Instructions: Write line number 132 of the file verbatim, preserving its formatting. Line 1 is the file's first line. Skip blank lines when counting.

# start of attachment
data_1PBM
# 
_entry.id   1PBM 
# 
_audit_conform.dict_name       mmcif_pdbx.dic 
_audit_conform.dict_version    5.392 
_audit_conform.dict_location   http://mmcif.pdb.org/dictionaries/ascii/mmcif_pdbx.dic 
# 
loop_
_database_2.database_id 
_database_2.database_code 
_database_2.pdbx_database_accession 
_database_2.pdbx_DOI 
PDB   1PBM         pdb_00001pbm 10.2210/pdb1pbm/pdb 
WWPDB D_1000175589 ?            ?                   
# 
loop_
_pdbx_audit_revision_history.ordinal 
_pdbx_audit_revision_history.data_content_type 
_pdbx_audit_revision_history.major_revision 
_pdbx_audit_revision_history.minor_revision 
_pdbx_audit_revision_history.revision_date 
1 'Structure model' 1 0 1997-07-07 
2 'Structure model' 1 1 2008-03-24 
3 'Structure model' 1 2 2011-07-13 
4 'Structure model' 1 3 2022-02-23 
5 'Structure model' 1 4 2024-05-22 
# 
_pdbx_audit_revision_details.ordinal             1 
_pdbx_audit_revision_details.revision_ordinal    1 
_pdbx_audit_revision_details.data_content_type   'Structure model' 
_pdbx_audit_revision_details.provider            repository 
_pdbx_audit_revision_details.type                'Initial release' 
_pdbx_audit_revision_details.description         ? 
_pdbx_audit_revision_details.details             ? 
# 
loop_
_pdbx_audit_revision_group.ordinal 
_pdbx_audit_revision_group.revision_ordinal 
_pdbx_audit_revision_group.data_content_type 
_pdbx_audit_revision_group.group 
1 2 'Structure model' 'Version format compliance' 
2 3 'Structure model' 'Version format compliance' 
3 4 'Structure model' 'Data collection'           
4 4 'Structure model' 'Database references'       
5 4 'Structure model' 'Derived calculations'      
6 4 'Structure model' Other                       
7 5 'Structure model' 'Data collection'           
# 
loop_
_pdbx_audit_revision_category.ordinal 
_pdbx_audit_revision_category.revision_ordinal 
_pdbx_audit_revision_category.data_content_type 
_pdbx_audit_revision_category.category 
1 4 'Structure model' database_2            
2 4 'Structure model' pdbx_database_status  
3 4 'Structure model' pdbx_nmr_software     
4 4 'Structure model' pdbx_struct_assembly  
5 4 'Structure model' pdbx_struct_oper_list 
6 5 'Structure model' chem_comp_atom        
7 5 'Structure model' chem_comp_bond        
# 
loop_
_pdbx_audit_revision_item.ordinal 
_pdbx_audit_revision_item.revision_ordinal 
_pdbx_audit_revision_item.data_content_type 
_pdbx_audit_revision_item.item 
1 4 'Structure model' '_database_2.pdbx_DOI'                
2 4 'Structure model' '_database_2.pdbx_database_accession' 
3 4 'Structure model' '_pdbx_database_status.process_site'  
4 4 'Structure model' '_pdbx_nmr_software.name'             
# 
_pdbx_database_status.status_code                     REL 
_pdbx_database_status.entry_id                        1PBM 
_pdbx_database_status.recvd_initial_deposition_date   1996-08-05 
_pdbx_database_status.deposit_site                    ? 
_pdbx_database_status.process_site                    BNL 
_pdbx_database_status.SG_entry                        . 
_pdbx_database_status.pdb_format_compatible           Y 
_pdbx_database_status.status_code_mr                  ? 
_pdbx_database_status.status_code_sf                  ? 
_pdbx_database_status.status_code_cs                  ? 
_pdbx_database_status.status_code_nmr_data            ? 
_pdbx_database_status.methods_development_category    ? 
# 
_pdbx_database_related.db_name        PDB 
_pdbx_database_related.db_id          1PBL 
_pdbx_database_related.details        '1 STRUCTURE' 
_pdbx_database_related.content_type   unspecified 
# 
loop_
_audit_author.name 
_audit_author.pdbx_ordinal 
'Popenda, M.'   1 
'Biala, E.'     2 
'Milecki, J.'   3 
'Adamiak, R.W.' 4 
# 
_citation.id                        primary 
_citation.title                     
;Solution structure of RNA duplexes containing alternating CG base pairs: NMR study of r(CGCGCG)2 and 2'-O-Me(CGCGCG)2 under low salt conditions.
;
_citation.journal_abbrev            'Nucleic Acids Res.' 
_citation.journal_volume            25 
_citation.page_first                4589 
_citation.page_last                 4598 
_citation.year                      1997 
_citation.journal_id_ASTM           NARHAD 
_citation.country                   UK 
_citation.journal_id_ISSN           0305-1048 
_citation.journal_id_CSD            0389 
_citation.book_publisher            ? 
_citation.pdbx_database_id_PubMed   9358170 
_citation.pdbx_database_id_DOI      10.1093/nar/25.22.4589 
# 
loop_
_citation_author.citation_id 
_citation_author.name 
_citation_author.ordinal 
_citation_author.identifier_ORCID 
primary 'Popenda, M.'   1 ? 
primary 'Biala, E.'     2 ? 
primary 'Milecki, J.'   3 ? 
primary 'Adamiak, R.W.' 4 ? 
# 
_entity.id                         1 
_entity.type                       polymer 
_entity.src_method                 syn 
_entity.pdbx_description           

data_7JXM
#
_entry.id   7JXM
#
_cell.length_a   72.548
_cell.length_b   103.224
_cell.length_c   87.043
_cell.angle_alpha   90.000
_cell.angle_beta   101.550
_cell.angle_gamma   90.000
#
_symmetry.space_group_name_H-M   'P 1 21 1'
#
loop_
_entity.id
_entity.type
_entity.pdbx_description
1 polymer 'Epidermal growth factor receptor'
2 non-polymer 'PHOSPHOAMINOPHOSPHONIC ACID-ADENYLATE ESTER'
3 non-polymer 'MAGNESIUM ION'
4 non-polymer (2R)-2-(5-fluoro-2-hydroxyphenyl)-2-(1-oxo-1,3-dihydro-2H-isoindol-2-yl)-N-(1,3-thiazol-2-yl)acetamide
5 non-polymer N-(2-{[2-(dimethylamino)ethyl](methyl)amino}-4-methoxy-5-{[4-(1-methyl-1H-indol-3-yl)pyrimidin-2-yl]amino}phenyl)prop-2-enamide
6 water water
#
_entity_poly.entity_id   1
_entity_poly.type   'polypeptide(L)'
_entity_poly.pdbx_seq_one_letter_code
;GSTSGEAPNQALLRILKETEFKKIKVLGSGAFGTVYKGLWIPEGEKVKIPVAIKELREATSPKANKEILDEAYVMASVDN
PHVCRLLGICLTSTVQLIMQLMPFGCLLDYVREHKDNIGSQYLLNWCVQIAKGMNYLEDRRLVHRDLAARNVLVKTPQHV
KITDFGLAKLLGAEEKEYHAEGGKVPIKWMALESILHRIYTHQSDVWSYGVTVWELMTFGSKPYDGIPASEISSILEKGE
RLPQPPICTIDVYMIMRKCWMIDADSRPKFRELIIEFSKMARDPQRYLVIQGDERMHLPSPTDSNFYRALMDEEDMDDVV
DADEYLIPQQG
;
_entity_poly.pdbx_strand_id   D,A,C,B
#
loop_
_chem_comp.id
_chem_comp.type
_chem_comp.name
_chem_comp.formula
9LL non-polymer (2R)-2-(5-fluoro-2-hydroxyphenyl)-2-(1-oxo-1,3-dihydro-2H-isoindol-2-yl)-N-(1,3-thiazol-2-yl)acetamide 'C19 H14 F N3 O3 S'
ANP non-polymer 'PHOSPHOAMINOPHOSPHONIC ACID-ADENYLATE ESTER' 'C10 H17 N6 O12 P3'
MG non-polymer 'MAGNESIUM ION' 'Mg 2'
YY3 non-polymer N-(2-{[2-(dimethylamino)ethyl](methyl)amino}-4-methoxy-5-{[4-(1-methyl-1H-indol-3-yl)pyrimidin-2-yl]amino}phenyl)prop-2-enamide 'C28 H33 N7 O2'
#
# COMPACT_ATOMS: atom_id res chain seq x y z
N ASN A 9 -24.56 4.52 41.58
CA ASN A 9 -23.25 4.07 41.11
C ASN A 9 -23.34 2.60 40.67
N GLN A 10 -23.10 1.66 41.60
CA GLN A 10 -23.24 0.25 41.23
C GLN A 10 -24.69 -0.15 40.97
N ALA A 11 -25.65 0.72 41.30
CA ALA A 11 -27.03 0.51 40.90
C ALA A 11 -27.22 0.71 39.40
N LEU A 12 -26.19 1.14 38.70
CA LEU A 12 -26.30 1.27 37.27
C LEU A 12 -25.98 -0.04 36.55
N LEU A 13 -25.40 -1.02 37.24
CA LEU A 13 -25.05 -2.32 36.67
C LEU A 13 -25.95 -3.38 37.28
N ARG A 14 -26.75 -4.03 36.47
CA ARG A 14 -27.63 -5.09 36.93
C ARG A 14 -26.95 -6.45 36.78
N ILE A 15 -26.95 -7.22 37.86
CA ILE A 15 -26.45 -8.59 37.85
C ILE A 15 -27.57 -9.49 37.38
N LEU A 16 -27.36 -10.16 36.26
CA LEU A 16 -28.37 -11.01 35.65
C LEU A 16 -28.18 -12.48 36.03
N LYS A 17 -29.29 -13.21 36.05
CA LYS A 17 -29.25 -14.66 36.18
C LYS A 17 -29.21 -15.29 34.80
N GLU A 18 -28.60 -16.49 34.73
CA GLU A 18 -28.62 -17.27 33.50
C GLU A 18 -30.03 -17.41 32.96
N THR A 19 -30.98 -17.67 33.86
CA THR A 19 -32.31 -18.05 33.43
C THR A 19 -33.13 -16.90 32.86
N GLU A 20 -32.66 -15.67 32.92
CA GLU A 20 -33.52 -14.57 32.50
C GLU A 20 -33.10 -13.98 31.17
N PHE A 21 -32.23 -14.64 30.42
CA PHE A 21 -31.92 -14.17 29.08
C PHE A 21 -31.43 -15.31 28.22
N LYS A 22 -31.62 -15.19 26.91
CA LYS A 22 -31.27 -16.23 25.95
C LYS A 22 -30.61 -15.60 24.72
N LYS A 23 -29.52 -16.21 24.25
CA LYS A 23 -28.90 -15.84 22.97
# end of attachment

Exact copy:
_entry.id   7JXM